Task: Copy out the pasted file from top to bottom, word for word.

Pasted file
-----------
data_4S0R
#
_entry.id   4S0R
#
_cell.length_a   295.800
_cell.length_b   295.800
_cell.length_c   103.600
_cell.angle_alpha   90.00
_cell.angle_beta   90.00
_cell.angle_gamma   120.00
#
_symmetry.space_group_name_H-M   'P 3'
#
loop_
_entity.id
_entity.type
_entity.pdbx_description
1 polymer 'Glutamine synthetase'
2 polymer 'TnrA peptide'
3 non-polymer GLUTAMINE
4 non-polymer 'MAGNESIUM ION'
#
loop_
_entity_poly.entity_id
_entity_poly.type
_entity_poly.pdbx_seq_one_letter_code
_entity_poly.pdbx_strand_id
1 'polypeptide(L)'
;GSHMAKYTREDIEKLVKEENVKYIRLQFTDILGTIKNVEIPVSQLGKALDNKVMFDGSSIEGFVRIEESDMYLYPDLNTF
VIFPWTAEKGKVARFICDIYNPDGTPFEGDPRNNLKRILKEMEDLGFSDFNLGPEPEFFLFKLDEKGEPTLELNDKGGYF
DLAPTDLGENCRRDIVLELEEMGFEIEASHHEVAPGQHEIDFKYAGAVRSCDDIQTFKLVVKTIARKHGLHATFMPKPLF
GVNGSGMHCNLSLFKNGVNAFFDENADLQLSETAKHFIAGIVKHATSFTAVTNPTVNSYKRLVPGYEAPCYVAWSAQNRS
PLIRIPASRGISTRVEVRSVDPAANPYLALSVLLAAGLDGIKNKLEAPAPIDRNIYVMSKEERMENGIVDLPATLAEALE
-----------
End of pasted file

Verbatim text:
data_4S0R
#
_entry.id   4S0R
#
_cell.length_a   295.800
_cell.length_b   295.800
_cell.length_c   103.600
_cell.angle_alpha   90.00
_cell.angle_beta   90.00
_cell.angle_gamma   120.00
#
_symmetry.space_group_name_H-M   'P 3'
#
loop_
_entity.id
_entity.type
_entity.pdbx_description
1 polymer 'Glutamine synthetase'
2 polymer 'TnrA peptide'
3 non-polymer GLUTAMINE
4 non-polymer 'MAGNESIUM ION'
#
loop_
_entity_poly.entity_id
_entity_poly.type
_entity_poly.pdbx_seq_one_letter_code
_entity_poly.pdbx_strand_id
1 'polypeptide(L)'
;GSHMAKYTREDIEKLVKEENVKYIRLQFTDILGTIKNVEIPVSQLGKALDNKVMFDGSSIEGFVRIEESDMYLYPDLNTF
VIFPWTAEKGKVARFICDIYNPDGTPFEGDPRNNLKRILKEMEDLGFSDFNLGPEPEFFLFKLDEKGEPTLELNDKGGYF
DLAPTDLGENCRRDIVLELEEMGFEIEASHHEVAPGQHEIDFKYAGAVRSCDDIQTFKLVVKTIARKHGLHATFMPKPLF
GVNGSGMHCNLSLFKNGVNAFFDENADLQLSETAKHFIAGIVKHATSFTAVTNPTVNSYKRLVPGYEAPCYVAWSAQNRS
PLIRIPASRGISTRVEVRSVDPAANPYLALSVLLAAGLDGIKNKLEAPAPIDRNIYVMSKEERMENGIVDLPATLAEALE